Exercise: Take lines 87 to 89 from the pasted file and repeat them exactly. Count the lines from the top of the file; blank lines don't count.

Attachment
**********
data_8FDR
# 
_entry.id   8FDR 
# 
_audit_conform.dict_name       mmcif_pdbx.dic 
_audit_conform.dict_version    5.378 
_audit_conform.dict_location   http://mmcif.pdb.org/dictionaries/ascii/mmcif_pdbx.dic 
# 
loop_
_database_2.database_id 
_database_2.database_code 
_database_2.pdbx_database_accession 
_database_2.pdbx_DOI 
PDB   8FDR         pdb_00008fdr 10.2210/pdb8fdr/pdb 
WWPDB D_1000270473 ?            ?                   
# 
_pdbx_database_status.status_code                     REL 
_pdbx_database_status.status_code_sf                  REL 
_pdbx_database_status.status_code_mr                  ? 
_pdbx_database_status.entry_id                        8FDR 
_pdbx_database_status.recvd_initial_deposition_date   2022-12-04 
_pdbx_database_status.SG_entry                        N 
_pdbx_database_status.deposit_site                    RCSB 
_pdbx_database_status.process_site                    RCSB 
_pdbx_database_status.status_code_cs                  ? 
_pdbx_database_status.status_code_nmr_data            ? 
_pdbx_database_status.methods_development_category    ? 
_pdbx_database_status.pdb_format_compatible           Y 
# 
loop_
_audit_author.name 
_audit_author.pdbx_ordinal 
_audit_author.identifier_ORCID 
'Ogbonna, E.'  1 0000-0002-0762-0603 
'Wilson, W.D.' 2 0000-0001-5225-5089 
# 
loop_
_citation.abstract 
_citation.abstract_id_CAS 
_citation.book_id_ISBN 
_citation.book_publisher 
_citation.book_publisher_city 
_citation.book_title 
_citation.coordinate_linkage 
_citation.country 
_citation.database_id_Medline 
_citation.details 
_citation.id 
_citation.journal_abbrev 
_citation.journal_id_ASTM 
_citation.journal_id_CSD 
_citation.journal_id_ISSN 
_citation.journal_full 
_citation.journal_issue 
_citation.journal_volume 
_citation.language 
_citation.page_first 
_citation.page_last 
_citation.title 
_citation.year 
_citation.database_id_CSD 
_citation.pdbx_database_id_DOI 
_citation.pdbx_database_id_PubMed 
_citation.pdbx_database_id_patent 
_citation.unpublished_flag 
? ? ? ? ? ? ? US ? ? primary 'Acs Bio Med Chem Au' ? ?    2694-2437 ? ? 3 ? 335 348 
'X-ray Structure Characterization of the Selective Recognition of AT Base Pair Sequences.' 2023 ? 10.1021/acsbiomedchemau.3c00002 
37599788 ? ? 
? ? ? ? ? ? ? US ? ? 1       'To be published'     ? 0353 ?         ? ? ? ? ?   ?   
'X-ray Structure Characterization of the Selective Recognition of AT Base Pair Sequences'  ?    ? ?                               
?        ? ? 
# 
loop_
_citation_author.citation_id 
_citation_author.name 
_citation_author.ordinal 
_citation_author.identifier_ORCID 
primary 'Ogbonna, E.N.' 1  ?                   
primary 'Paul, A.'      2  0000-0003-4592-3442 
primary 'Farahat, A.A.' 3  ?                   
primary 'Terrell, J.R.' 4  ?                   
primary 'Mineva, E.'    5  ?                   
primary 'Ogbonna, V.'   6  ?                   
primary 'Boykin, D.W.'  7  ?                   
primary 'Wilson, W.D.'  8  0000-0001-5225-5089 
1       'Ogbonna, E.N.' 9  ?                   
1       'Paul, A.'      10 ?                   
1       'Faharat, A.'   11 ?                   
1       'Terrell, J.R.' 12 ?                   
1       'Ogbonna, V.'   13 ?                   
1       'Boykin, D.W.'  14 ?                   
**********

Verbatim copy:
1       'Paul, A.'      10 ?                   
1       'Faharat, A.'   11 ?                   
1       'Terrell, J.R.' 12 ?                   